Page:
Sec. Learning and Memory
Volume 10 - 2016 | https://doi.org/10.3389/fnbeh.2016.00003
Investigating Factors that Generate and Maintain Variation in Migratory Orientation: A Primer for Recent and Future Work
- Behavioural Genomics Department, Max Planck Institute for Evolutionary Biology, Plön, Germany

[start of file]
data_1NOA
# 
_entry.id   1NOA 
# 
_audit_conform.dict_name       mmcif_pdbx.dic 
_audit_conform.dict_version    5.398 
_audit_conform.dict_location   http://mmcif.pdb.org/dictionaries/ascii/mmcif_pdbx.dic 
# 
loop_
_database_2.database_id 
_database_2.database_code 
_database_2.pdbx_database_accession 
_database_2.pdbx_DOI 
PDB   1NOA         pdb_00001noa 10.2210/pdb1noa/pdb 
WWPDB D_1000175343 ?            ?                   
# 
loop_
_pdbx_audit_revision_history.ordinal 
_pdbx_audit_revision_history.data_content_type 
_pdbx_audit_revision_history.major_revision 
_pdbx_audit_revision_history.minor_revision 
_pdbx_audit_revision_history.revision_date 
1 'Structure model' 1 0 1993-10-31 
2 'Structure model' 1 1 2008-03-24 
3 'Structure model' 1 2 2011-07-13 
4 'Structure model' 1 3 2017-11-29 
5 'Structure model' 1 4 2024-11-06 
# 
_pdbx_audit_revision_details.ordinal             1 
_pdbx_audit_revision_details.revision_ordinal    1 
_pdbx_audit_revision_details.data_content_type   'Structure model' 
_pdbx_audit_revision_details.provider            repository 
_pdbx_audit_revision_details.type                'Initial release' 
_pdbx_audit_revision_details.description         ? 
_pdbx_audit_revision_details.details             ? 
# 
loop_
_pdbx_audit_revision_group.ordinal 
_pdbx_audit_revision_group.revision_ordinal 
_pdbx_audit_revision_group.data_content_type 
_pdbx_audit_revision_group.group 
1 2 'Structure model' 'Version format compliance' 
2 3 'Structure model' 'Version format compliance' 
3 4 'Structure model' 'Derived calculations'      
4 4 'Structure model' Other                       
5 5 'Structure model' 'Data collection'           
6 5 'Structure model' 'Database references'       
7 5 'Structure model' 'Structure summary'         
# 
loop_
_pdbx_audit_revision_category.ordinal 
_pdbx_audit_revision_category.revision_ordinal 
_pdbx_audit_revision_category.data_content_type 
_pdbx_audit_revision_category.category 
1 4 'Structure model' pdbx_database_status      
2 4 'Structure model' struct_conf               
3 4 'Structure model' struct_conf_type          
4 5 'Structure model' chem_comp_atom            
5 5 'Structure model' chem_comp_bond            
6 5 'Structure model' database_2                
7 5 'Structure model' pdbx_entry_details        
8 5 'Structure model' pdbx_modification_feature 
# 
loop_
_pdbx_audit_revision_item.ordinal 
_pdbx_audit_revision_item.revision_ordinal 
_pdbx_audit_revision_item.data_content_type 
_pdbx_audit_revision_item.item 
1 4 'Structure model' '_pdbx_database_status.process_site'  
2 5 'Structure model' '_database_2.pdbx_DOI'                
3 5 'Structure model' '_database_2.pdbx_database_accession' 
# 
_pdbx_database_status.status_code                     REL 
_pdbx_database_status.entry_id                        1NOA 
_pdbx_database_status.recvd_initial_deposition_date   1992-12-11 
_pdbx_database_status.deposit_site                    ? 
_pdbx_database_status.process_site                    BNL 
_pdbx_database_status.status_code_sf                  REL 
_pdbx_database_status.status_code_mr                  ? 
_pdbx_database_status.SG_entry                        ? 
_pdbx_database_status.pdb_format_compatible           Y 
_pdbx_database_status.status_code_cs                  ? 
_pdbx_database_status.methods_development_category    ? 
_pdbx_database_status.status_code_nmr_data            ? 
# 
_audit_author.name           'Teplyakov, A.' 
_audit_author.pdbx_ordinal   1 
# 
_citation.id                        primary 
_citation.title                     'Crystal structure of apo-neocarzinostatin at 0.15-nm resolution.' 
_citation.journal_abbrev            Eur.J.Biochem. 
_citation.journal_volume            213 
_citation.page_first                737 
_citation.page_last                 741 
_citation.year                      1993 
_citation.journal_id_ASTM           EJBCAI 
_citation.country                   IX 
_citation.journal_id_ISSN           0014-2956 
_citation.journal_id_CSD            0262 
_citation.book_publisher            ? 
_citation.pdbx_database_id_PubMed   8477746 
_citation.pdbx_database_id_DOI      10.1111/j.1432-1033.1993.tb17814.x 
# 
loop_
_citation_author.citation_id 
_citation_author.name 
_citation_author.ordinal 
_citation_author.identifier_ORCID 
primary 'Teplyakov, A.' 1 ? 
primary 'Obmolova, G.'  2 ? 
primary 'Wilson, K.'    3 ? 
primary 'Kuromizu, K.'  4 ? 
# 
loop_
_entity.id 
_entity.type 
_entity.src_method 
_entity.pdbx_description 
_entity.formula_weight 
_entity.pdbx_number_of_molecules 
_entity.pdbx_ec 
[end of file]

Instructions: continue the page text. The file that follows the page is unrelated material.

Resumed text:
The amazing accuracy of migratory orientation performance across the animal kingdom is facilitated by the use of magnetic and celestial compass systems that provide individuals with both directional and positional information. Quantitative genetics analyses in several animal systems suggests that migratory orientation has a strong genetic component. Nevertheless, the exact identity of genes controlling orientation remains largely unknown, making it difficult to obtain an accurate understanding of this fascinating behavior on the molecular level. Here, we provide an overview of molecular genetic techniques employed thus far, highlight the pros and cons of various approaches, generalize results from species-specific studies whenever possible, and evaluate how far the field has come since early quantitative genetics studies. We emphasize the importance of examining different levels of molecular control, and outline how future studies can take advantage of high-resolution tracking and sequencing techniques to characterize the genomic architecture of migratory orientation.